Trademark Ownership: The Risk of Owning a Trademark Personally

When a founder starts a business, he or she has many decisions to make. One of those is whether he or she should own assets of the business personally or whether he or she should form a corporation or LLC to own the assets of the business and bear the liabilities of a business. Founders are often quick to form a corporation or LLC to operate the business to shield themselves from personal liability arising from claims against the business.

But occasionally founders and business owners operating under a corporation or LLC seek to register and own trademarks personally rather than have them owned by the corporation or LLC. This is probably a mistake that increases their risk of being personally liable for products or services sold under the trademarks as explained below.

Quality Control

Trademark owners are required to control the quality of the goods or services sold under the mark. If a trademark owner fails to control the quality of the goods or services, trademark rights can be lost. The requirement that a trademark owner control the quality ensures that customers expectations are met with respect to goods or services sold under the mark.

If a trademark is owned/registered in the founder’s name but used by his/her wholly owned corporation or LLC, the founder is likely (implicitly or expressly) licensing the use of the trademark to the corporation or LLC. The founder is a licensor of the trademark to the corporation or LLC, who is a licensee/user of the trademark.

An injured plaintiff might assert that the founder (e.g. the trademark licensor) is personally liable because, as the trademark owner, he/she controlled the quality of the goods/services that resulted in the injury. Therefore, owning a trademark in your own name rather than having your corporation or LLC own it may, at least partially, destroy the purpose of forming a corporation or LLC in the first place, which was to limit personal liability.

Kennedy v. Guess

In the case of Kennedy v. Guess, Inc., 806 NE.2d 776 (Ind. 2004), the Indiana Supreme Court found that Guess, Inc. could be liable for alleged defective products sold bearing its licensed GUESS trademark. While this case does not involve the founder being held liable for a defective product of its company, it does illustrate that a trademark owner/ licensor–which is what a founder-trademark-owner is–could be liable for defective products sold by a licensee using its mark.

In the Guess case, Kaye Kennedy purchased a GUESS watch and received a free umbrella bearing the GUESS logo. Kaye’s husband, Richard, took the umbrella to work where a co-worker swung it from the handle. The umbrella’s shaft separated from the handle and struck Richard in the nose and sinus, causing injury.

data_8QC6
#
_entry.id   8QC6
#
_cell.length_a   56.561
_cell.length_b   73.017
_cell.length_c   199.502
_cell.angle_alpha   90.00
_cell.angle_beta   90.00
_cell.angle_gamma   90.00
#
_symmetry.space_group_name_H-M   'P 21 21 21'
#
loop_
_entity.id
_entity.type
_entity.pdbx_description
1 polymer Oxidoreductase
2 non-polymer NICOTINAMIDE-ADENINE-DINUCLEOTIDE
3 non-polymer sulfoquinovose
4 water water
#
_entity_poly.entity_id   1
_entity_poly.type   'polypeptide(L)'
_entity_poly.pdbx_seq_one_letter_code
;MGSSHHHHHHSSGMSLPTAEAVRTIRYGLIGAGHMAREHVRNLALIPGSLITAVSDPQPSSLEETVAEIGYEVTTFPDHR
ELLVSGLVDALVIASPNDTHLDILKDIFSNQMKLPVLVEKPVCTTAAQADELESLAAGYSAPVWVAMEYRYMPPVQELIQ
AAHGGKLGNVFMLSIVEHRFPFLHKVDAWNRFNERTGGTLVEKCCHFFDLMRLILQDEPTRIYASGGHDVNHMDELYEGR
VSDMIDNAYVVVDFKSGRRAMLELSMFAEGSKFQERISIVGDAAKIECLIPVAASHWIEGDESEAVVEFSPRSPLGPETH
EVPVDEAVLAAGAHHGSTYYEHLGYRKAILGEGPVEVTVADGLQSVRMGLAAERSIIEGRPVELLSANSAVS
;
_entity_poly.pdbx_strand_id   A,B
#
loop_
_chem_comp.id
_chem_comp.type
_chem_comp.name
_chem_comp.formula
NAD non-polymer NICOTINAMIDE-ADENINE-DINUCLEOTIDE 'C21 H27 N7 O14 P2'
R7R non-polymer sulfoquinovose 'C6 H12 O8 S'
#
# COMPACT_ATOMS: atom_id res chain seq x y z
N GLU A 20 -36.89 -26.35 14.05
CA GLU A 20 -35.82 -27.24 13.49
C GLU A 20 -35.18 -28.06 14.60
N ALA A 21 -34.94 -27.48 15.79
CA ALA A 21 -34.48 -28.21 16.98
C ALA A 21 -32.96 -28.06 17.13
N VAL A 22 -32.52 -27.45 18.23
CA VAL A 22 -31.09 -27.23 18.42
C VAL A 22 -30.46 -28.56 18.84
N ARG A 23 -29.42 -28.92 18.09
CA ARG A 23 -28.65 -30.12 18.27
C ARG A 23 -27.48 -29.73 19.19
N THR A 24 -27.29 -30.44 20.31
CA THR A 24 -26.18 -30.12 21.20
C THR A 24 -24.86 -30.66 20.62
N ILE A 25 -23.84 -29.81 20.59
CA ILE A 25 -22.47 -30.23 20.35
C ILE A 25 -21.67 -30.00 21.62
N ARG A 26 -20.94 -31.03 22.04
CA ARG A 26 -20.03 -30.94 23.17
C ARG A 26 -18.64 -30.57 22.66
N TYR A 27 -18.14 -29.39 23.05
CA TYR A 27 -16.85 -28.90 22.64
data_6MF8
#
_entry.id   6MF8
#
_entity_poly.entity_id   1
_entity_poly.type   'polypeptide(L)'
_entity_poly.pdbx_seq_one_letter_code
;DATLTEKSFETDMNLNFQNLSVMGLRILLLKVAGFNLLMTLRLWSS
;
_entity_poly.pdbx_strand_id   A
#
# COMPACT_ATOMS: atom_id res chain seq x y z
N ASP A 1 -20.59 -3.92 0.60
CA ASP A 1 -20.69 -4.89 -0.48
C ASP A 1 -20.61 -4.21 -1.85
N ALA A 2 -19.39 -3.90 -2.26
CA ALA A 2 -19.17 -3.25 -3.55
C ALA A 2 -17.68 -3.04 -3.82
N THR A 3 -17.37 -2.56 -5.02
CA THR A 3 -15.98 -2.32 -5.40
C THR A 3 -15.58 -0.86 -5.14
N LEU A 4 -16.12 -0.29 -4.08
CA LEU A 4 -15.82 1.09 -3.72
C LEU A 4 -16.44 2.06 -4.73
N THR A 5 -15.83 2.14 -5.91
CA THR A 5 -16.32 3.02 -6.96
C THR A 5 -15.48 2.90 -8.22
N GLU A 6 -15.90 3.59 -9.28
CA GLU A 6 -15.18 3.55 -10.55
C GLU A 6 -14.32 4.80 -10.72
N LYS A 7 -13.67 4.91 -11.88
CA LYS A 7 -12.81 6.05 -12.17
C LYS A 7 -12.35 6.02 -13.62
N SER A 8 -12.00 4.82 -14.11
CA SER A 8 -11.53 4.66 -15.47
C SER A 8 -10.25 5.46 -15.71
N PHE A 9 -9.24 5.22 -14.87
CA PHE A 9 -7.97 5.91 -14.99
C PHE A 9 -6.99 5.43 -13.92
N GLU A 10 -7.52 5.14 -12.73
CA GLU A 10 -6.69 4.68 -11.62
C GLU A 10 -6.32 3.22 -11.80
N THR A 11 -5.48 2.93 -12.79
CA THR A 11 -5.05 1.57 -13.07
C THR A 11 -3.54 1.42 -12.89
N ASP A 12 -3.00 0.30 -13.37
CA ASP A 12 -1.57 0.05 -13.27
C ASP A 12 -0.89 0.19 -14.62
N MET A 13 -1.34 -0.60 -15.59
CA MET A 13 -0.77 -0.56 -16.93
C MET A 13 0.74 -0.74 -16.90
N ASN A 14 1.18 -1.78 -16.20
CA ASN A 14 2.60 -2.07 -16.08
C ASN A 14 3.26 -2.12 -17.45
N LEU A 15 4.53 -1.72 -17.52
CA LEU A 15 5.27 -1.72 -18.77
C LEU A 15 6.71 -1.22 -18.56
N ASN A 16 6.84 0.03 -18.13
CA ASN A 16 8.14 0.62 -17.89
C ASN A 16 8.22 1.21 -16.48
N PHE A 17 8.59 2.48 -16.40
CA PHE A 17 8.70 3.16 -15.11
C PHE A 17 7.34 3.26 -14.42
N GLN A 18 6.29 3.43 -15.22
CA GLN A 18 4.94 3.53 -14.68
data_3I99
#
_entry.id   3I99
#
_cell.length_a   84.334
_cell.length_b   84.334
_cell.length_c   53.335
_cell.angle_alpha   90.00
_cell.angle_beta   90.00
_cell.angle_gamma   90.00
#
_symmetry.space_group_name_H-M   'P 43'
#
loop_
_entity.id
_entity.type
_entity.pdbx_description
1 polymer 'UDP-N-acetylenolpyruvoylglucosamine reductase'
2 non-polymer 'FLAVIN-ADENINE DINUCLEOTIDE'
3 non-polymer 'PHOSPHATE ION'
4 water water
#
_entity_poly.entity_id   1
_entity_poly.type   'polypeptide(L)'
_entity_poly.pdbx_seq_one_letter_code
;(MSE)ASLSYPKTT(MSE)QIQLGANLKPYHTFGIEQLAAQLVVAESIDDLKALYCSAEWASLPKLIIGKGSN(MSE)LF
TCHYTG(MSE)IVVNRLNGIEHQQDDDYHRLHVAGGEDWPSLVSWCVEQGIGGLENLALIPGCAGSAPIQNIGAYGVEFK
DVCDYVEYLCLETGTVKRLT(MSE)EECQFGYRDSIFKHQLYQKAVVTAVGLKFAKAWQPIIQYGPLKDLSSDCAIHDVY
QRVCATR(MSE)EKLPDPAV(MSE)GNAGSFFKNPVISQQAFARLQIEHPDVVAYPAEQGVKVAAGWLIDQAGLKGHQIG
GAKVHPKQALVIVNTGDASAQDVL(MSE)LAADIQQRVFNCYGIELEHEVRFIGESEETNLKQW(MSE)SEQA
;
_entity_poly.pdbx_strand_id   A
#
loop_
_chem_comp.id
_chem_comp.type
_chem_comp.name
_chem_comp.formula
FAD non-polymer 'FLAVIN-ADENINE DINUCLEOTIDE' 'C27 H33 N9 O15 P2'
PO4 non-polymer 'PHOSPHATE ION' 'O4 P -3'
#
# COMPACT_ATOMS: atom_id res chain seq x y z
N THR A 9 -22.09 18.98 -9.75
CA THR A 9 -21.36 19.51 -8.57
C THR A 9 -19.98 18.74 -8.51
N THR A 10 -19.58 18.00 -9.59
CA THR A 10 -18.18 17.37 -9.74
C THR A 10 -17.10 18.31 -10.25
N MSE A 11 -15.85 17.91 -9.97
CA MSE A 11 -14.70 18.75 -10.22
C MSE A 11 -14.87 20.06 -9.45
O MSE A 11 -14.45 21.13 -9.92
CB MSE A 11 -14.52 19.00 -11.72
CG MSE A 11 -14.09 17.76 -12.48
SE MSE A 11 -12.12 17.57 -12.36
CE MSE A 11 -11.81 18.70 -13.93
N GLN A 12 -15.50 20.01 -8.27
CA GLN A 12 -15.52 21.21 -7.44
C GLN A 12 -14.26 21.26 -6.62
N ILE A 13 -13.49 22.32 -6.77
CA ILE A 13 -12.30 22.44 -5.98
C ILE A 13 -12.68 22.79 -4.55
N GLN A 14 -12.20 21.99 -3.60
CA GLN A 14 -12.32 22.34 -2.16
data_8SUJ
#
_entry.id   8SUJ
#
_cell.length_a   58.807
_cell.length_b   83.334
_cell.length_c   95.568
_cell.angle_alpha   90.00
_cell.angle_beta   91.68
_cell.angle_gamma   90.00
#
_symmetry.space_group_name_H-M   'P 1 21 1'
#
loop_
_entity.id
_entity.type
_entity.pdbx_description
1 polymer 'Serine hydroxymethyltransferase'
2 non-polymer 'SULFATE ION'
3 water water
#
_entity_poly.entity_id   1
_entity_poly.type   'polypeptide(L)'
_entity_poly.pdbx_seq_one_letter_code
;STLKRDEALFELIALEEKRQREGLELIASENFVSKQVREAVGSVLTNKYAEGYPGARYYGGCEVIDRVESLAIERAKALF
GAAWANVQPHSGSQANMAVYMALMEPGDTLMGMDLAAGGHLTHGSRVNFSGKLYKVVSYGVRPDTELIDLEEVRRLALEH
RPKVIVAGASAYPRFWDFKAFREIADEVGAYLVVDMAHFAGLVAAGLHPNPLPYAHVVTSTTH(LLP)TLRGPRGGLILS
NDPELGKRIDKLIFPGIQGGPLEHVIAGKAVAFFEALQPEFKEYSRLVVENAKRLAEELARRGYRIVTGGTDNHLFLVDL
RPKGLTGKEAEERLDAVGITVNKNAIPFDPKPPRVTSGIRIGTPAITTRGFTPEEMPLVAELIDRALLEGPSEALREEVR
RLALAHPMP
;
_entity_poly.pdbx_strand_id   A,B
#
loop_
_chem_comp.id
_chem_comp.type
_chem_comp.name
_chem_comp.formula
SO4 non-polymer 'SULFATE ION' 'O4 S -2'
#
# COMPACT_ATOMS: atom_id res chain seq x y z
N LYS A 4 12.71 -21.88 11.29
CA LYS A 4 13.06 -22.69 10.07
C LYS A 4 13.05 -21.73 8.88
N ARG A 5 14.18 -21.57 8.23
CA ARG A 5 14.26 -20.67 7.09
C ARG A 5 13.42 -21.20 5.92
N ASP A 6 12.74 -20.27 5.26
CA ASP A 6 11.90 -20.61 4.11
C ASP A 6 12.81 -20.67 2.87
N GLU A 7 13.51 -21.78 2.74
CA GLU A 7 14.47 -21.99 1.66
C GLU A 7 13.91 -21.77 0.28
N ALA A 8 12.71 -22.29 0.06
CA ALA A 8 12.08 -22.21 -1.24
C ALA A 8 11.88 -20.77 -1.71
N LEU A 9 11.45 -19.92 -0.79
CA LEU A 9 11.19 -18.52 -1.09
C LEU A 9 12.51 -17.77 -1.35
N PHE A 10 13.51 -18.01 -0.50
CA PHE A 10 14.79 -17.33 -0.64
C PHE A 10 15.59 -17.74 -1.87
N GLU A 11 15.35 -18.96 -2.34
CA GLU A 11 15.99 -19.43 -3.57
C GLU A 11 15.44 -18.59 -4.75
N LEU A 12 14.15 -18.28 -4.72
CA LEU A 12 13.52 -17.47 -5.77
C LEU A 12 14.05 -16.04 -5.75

The Kennedys sued Guess Inc., as well as Callanen, a corporation, licensed by Guess to market Products bearing the GUESS logo, including the watch and umbrella. The court concluded that “Indiana common law should treat trademark licensors as having responsibility for defective products placed in the stream of commerce bearing their marks…” The court also said that “Consumers rightly expect that products bearing logos like ‘Guess’ have been subject to some oversight by those who put their name on the product, but those same consumers can well imagine that in modern commerce the products they buy may have actually been manufactured by someone else.” The process of sorting out comparative fault between Guess and the other defendants was ultimately left to the jury.

The Guess case shows that a trademark licensor might be liable for defective products or services provided by a trademark licensee. Other cases in California have reached the opposite conclusion. See Emery v. Visa Internat. Services Ass’n, 95 Cal.App.4th 952 (3d. Dist. 2002). Nevertheless, the leading trademark treatise provides “In many cases, legal responsibility under one of the relevant legal theories seems impossible for a trademark owner to avoid.” McCarthy on Trademarks 18:75 (2017).

Solutions to Mitigate Risk: Legal Entity Ownership of Trademarks

To avoid the possibility of personal liability as a founder-trademark owner, simply start with the corporation or LLC using, owning, and registering the mark from the founding of the business. This can be done if the corporation or LLC was formed from the beginning of the business.

If trademark ownership is currently owned in the name of the founder, the trademark, and associated goodwill, can be transferred through an assignment to the corporation or LLC. By doing this, use of the mark and ownership of the mark will then reside in one entity. Liability on the basis of trademark law should be reduced or avoided at least going forward after the transfer as the founder is no longer the trademark owner.